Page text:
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Aside from moving lots of small things, the crates are great for carrying one large, heavy, awkward, liquid filled item. I recently told my horror story of breaking a carboy, but even with durable plastic, the threat of dropping and spilling all your hard work is ever present. Five and six gallons carboys both fit nicely in my milk crates, which are equipped with handles that make them much easier to transport, especially on the aforementioned stairs.

Milk crates may not be the easiest items to procure, but they are well worth the effort, weather you’re a homebrewer or not. And get that cardboard out of your basement.

Week Thirty One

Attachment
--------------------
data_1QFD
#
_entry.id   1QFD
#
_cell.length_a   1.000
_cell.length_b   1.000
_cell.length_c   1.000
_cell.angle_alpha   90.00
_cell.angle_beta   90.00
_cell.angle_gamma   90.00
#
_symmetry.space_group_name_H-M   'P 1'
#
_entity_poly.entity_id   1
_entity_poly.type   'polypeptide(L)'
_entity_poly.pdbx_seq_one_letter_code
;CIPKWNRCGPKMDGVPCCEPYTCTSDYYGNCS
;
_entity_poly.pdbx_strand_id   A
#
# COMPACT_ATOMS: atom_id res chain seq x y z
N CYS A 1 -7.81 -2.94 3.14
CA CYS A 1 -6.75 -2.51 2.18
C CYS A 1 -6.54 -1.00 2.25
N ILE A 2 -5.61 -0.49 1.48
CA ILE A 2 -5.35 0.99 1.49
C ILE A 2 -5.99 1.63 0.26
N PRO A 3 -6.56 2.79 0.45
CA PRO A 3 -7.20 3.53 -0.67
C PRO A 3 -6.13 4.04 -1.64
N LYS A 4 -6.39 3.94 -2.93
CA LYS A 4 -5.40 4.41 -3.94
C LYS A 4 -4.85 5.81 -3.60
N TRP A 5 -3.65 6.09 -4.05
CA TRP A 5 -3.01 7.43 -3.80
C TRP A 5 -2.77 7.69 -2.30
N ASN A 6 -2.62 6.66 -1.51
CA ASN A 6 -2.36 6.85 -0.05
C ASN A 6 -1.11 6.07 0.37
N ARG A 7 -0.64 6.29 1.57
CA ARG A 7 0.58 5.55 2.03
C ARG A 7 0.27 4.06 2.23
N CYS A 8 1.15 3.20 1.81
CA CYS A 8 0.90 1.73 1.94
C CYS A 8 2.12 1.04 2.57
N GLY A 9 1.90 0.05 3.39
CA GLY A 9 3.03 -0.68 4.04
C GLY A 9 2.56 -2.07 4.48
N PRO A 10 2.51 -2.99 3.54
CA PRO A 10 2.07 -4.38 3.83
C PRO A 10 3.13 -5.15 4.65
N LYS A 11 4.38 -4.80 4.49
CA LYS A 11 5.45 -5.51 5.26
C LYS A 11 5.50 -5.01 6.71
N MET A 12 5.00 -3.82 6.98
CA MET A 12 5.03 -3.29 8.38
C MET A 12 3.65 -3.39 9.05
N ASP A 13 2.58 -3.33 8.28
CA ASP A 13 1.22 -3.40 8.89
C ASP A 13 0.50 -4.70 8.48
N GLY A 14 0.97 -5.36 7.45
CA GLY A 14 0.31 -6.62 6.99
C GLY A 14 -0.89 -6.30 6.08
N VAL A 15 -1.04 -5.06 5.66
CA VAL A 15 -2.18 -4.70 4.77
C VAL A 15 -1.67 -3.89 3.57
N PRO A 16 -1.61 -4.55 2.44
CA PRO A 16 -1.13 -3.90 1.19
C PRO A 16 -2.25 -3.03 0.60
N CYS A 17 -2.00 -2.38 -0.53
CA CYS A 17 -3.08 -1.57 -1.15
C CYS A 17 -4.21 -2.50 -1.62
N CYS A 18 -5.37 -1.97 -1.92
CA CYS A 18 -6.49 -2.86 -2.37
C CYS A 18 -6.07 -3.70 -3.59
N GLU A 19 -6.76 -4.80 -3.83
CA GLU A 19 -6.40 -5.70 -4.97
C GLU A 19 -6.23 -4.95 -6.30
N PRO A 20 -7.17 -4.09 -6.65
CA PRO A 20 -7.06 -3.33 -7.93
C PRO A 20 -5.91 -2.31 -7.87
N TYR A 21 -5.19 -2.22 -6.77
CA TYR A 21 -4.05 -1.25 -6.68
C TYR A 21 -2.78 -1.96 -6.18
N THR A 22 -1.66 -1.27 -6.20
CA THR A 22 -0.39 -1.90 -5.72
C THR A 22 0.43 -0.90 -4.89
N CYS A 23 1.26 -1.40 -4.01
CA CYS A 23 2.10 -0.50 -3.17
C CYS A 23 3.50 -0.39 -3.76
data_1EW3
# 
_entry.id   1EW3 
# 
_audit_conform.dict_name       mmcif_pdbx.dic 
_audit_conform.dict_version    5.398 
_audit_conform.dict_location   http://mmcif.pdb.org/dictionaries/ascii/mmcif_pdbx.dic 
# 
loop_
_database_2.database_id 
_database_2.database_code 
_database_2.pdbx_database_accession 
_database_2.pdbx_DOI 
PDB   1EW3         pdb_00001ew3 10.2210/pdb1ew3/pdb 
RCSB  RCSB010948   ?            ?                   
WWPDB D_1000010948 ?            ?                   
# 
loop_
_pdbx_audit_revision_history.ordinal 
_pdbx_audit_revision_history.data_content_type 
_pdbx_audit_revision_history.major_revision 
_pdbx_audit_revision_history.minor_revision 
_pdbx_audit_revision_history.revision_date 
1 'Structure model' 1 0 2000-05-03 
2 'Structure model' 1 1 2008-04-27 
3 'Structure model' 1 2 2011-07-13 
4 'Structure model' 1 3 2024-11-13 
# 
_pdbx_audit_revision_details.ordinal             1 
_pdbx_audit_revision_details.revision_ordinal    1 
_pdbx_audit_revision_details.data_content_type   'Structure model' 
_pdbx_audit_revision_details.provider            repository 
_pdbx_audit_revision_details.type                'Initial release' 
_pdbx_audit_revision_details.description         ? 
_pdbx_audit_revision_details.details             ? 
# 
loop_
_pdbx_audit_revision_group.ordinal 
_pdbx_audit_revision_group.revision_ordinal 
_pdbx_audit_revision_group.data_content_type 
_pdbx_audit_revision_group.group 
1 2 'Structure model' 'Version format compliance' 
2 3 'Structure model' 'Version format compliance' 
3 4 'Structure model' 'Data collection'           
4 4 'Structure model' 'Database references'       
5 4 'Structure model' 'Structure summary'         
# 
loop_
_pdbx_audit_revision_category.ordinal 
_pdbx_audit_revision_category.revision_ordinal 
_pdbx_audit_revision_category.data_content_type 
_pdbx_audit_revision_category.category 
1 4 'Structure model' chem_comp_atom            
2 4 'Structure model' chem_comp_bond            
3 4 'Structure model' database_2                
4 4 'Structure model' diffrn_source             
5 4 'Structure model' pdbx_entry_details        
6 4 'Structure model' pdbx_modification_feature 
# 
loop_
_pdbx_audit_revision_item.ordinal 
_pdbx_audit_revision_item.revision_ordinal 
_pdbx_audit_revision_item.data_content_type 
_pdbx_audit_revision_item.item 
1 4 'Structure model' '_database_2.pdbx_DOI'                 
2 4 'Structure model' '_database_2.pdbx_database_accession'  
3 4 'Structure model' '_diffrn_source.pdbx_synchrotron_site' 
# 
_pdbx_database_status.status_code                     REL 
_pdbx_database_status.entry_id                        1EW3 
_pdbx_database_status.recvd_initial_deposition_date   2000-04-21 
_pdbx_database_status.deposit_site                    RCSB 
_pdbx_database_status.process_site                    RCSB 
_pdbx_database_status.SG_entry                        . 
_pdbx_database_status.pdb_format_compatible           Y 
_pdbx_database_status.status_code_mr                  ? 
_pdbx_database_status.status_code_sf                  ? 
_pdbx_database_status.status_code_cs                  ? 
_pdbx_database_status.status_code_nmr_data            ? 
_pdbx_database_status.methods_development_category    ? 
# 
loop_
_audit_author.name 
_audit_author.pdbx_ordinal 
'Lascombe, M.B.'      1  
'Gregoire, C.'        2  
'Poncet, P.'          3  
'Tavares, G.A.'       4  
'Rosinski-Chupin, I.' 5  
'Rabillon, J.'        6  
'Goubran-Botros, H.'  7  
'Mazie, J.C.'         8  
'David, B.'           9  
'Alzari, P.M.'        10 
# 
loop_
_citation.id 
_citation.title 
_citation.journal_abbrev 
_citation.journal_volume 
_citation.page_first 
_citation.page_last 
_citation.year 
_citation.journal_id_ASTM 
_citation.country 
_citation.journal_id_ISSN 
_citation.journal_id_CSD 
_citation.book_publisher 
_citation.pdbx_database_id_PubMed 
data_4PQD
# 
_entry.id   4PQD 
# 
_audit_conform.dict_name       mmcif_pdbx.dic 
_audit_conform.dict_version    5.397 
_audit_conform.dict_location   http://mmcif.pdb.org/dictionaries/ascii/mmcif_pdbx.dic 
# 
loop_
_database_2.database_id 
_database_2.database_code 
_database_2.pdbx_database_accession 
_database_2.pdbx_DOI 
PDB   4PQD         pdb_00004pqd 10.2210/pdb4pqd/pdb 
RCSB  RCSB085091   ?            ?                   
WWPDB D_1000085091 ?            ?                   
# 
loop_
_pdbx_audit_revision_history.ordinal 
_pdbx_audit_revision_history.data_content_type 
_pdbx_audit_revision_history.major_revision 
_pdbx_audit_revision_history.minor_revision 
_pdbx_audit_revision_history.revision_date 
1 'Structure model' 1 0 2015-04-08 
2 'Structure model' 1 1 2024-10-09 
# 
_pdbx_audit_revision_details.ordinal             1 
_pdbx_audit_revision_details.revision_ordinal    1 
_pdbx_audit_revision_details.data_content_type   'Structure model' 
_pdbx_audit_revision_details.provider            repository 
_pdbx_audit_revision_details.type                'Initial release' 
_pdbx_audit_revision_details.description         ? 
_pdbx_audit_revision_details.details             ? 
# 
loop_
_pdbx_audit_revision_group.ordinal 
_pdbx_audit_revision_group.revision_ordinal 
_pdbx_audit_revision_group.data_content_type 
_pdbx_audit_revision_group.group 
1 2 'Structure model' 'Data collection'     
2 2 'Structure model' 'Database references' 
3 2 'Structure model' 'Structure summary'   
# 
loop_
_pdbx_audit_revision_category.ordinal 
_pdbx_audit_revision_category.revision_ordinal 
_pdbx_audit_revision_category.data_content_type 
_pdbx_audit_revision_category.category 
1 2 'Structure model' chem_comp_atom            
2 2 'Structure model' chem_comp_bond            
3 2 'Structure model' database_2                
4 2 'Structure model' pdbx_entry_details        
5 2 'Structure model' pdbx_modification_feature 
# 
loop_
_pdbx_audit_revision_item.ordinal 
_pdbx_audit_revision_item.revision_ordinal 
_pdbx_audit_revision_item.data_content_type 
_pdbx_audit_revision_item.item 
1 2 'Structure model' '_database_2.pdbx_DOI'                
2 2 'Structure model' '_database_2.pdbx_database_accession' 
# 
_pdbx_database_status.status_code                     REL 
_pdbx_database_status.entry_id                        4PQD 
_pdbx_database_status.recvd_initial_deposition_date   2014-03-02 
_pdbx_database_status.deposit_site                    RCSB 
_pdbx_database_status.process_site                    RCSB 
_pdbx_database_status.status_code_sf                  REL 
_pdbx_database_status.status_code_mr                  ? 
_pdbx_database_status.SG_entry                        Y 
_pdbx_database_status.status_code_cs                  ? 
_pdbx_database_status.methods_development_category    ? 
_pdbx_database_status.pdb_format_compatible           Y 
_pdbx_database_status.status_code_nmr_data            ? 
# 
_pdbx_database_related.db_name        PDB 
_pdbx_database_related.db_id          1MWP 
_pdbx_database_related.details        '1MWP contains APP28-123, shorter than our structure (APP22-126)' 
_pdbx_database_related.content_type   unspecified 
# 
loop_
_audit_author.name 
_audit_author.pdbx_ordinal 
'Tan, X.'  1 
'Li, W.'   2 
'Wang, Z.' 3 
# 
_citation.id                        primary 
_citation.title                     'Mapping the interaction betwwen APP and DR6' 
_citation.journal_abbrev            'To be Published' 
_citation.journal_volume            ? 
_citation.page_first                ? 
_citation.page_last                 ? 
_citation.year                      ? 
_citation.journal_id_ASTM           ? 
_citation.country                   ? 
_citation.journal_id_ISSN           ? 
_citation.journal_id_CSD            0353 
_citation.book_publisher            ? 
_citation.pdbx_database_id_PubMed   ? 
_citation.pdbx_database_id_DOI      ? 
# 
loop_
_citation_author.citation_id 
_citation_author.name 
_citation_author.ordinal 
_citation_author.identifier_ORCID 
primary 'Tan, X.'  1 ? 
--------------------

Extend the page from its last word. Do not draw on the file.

IMG_3928I hope you learned from my mistakes last week. Or at least were able to relate. Anyway, back to normal this week. No theme, but maybe a couple out of the ordinary posts.

The things I’ve gotten the most comments about since starting this blog are my labels. I try to post the label for each batch I write about, but I haven’t really talked about them at all, so I’m going to try to sum up my general process for making labels this week.

I have mentioned before that I was on a quest to gather milk crates. I have been pretty successful in that quest and now I’m going explain some of the many reasons that milk crates are awesome. Not just for homebrewers, although that will of course be the focus, but they’re pretty great in general too.